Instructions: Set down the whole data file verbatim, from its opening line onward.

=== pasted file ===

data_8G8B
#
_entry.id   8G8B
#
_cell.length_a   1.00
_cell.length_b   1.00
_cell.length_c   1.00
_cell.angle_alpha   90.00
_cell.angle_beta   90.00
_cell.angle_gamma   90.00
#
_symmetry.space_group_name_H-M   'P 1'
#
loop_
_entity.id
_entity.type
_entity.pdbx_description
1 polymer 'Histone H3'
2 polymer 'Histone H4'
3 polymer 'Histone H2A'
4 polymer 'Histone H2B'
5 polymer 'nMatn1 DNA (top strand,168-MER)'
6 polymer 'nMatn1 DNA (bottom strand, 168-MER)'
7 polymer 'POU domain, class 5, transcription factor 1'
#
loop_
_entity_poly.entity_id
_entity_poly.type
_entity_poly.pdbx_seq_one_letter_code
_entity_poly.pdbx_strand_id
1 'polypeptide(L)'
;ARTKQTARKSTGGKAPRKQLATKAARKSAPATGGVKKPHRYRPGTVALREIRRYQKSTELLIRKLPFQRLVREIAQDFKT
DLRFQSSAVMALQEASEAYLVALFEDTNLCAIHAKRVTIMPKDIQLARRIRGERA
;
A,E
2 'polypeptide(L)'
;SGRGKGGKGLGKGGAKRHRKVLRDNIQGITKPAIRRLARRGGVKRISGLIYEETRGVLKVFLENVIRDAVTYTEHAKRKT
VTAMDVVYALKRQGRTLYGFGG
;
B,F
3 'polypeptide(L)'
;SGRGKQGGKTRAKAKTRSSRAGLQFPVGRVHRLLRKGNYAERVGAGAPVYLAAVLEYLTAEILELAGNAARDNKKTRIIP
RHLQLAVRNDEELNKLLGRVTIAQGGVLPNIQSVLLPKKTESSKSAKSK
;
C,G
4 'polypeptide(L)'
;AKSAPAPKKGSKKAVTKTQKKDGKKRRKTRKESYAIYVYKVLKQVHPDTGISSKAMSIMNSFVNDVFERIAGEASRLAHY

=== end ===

data_8G8B
#
_entry.id   8G8B
#
_cell.length_a   1.00
_cell.length_b   1.00
_cell.length_c   1.00
_cell.angle_alpha   90.00
_cell.angle_beta   90.00
_cell.angle_gamma   90.00
#
_symmetry.space_group_name_H-M   'P 1'
#
loop_
_entity.id
_entity.type
_entity.pdbx_description
1 polymer 'Histone H3'
2 polymer 'Histone H4'
3 polymer 'Histone H2A'
4 polymer 'Histone H2B'
5 polymer 'nMatn1 DNA (top strand,168-MER)'
6 polymer 'nMatn1 DNA (bottom strand, 168-MER)'
7 polymer 'POU domain, class 5, transcription factor 1'
#
loop_
_entity_poly.entity_id
_entity_poly.type
_entity_poly.pdbx_seq_one_letter_code
_entity_poly.pdbx_strand_id
1 'polypeptide(L)'
;ARTKQTARKSTGGKAPRKQLATKAARKSAPATGGVKKPHRYRPGTVALREIRRYQKSTELLIRKLPFQRLVREIAQDFKT
DLRFQSSAVMALQEASEAYLVALFEDTNLCAIHAKRVTIMPKDIQLARRIRGERA
;
A,E
2 'polypeptide(L)'
;SGRGKGGKGLGKGGAKRHRKVLRDNIQGITKPAIRRLARRGGVKRISGLIYEETRGVLKVFLENVIRDAVTYTEHAKRKT
VTAMDVVYALKRQGRTLYGFGG
;
B,F
3 'polypeptide(L)'
;SGRGKQGGKTRAKAKTRSSRAGLQFPVGRVHRLLRKGNYAERVGAGAPVYLAAVLEYLTAEILELAGNAARDNKKTRIIP
RHLQLAVRNDEELNKLLGRVTIAQGGVLPNIQSVLLPKKTESSKSAKSK
;
C,G
4 'polypeptide(L)'
;AKSAPAPKKGSKKAVTKTQKKDGKKRRKTRKESYAIYVYKVLKQVHPDTGISSKAMSIMNSFVNDVFERIAGEASRLAHY